Using the Electromagnetic Spectrum to Improve Crop Production

The electromagnetic spectrum can be exploited at multiple scales for the sensing and measurement of plants and crops. With the increasing pressures on agricultural production from climate change, soil degradation and biodiversity loss, the need for such technologies has never been so important, to help understand how plant traits can be improved to offer greater yields through better resilience to environmental factors.

The rationale behind this exciting “joint” meeting was to bring together scientists from the domains of both Rank Prize committees, nutrition and optoelectronics, scientists who in their usual academic circles may not normally meet.  The symposium explored how multidisciplinary approaches may improve current methods of crop production. Expertise areas ranged from plant and crop scientists working in pre-breeding, phenomics and agronomy to nanoscale biotechnology, ecology, neuroscience, astronomy and physics. The organisers were grateful to Rank Prize for their support in rescheduling this symposium, which was originally planned for the Spring of 2022, during the 50th Anniversary Year of the Rank Prize, but unfortunately had to be postponed, owing to the COVID-19 pandemic.

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Attending the Rank Symposium gave me a different experience from the conventional conferences that I have attended in the past. It is an informal meeting that promotes networking, collaboration, innovation, and brainstorming in a relaxed environment. Such a unique experience is rare in scientific meetings.”


Abimbola Feyisara Olulana University of Sheffield

A core theme of the meeting was how state-of-the-art imaging and sensing techniques are currently used and what new sensors and technologies are on the horizon that could improve crop production in the future. An important component of the meeting was to explore the range of different technologies available at different spatial scales. The presentations ranged from landscape and field scale techniques such as remotely sensed satellite-based imaging, to medium scale lab/glasshouse phenotyping methods of above and below ground crop traits using optical, x-ray tomography and hyperspectral imaging, to ultra-high resolution methods at the nanoscale to understand biochemical processes using fluorescent nanoprobes and atomic force microscopy. Each of these methods are powerful tools in their own right but by combining them and capitalising on their complementarities they offer a deeper understanding of the functioning of plants.

Other topics of discussion related to how crops can be bred with enhanced abilities to access and use water in the soil. The use of thermal imaging to identify crops with cooler canopies, driven by greater access water and potentially better yields were linked to important below ground traits such as deeper rooting. Although measurements of root traits in the field are unfortunately still limited to destructive techniques, the meeting heard of new techniques that exploit radio waves and electrical resistivity to non-destructively visualize roots in the soil; these techniques show promise for future technology development. Machine learning and artificial intelligence approaches for analysis of multiscale image data was a recurring topic throughout the meeting highlighting its potential in increasing throughput of analysis pipelines and assisting interpretation of complex image data modalities. One application of this was in the automated identification of crop disease to optimise targeted management of pests.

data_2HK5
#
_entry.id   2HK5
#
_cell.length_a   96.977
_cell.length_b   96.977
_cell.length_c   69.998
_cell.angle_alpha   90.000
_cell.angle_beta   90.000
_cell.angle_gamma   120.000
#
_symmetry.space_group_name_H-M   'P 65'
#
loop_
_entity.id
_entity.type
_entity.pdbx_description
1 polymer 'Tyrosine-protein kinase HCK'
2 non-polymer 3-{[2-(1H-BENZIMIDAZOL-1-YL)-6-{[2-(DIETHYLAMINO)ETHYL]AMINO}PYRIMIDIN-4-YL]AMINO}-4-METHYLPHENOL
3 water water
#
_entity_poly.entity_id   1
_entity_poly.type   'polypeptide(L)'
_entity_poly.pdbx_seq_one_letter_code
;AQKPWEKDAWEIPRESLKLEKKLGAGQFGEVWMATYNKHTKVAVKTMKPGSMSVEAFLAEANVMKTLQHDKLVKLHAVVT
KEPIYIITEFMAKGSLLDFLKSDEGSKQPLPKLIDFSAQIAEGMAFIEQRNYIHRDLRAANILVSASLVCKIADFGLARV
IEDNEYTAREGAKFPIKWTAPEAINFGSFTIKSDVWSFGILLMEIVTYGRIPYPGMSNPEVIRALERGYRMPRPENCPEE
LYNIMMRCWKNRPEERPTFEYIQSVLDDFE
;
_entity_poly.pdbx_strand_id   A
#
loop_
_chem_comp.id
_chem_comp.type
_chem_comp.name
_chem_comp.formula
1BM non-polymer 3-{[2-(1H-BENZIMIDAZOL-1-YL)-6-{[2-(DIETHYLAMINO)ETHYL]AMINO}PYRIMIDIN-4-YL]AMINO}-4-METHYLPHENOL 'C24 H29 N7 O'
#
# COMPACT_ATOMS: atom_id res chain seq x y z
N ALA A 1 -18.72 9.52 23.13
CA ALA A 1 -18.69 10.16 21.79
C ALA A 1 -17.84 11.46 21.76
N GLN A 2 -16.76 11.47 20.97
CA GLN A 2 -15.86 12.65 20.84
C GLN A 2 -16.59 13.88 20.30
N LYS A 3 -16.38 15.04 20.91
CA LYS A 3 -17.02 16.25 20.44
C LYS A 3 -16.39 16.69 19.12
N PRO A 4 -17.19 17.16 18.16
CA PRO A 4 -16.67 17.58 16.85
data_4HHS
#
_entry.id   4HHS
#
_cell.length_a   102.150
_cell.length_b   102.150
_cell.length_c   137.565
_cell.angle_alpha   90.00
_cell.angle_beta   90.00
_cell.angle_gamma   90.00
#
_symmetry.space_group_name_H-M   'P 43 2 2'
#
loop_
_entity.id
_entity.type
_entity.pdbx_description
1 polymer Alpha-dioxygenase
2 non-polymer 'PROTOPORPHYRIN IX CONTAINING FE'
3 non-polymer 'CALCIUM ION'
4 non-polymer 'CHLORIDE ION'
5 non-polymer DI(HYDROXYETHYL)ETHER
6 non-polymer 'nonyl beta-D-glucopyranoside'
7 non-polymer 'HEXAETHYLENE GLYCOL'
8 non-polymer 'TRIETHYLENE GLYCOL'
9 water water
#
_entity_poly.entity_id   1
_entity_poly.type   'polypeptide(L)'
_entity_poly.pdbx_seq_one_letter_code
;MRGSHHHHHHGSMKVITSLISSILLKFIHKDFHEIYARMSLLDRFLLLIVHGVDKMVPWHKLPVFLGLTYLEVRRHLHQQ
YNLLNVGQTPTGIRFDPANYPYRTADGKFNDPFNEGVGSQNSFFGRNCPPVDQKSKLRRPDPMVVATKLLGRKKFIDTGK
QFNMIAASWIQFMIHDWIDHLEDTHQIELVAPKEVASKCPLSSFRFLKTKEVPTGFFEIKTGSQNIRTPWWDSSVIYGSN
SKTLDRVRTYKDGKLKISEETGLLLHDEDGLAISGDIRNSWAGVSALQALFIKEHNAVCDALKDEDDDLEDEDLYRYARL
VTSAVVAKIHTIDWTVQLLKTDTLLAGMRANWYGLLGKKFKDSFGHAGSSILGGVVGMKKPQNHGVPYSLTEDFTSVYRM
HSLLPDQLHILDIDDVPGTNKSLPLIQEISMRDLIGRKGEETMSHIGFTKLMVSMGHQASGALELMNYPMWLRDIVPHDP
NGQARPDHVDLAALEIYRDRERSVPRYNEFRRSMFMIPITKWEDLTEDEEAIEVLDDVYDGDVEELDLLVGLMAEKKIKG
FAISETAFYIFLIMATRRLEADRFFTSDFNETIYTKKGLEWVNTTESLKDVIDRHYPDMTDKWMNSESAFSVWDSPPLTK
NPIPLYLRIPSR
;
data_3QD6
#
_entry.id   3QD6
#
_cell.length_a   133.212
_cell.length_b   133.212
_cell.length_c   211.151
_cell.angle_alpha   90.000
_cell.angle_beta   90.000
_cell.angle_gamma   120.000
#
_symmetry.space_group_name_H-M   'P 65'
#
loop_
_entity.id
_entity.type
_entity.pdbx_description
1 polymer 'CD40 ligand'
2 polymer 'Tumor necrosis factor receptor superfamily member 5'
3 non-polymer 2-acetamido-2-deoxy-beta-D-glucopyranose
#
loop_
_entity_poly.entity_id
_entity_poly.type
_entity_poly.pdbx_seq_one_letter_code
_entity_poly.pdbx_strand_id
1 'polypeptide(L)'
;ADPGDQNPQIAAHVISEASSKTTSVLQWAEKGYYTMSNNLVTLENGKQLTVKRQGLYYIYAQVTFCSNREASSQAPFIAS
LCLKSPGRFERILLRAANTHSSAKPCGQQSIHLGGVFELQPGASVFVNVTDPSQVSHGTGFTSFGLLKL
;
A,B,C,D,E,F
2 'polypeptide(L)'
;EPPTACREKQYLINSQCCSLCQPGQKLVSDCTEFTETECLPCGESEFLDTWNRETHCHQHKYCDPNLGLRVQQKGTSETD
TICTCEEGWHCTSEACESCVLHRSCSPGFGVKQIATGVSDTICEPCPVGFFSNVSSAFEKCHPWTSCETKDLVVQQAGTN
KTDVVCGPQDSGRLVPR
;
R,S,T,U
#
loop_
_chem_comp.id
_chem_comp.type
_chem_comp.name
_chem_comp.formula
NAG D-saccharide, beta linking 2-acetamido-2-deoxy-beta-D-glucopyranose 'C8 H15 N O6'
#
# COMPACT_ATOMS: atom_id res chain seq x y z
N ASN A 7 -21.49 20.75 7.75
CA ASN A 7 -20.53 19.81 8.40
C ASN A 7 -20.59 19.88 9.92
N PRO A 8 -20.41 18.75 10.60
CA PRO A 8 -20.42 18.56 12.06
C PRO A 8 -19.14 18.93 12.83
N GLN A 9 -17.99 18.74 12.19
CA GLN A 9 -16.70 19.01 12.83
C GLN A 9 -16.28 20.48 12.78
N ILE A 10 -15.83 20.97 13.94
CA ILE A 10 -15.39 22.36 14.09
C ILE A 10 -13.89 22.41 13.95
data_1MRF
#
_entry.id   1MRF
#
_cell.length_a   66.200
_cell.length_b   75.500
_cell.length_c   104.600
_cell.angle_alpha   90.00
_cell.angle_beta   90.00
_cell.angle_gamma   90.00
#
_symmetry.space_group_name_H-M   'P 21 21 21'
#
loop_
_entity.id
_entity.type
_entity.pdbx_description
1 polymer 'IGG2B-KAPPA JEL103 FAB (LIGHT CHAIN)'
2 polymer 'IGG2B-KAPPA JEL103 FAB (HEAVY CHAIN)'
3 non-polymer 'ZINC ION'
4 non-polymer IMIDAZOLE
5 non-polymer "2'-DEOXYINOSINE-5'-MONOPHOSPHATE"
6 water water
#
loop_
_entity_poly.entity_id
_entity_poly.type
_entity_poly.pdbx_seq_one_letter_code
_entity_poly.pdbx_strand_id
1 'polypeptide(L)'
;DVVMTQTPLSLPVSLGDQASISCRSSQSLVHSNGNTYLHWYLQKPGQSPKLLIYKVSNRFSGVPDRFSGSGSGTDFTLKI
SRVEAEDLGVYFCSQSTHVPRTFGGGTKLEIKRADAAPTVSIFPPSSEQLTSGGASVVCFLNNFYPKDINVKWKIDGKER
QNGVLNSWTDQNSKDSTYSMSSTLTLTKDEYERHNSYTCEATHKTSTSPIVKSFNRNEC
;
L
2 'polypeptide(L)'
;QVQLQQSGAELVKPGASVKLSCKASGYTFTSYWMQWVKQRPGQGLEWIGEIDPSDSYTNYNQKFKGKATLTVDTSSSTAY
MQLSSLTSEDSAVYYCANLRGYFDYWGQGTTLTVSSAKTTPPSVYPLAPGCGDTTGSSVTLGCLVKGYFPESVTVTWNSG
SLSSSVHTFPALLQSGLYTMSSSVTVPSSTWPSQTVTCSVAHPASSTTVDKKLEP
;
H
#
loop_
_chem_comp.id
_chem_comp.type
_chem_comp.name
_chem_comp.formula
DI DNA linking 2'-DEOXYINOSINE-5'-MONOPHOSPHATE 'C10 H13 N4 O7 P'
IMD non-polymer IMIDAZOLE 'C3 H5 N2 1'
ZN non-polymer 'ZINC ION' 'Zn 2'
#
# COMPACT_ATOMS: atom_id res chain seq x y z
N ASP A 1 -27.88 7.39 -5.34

A refreshing contemporary topic was the development of low-cost, accessible sensing and imaging tools. In the future, could such tools be enabled on a smart phone to measure plant traits such as size, water status or the presence of disease?

ECR Presentation Prize

The organizing committee were delighted to award the prize for the best Early Career Researcher presentation to Abimbola Feyisara Olulana for her talk on “Nanoscale Architecture of Fungal Cell Walls”. Abimbola, who is now a Postdoctoral Research Associate at the University of Sheffield, presented a comprehensive but accessible synopsis of her research area using atomic force microscopy: she clearly highlighted the key technological methods, presented her latest results and discussed how they may to help understand antimicrobial resistance in fungal pathogens of both plants and humans.

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The symposium recognized the contribution of physics-driven techniques in solving and addressing crop production and food safety-related challenges across all length scales from nanometric scale to meter scale. I presented our findings on the nanoscale architecture of the fungal cell wall. We utilized high-resolution atomic force microscopy (AFM) to decipher the detailed three-dimensional, molecular organization of the purified extracted cell walls of two non-identical pathogens: Zymoseptoria tritici and Cryptococcus neoformans. The former is a wheat plant pathogen and the latter is a human pathogen that causes severe infection of the central nervous system of immunocompromised individuals.

I am grateful to the organisers of the Rank Symposium for the award.”

Abimbola Feyisara Olulana University of Sheffield


Professor Mike Gooding (Aberystwyth University, Rank Prize Nutrition Committee)

Professor Peter Gregory (University of Reading, Rank Prize Nutrition Committee)

Professor John Mollon (University of Cambridge, Rank Prize Optoelectronics Committee)

Dr Craig Sturrock (University of Nottingham)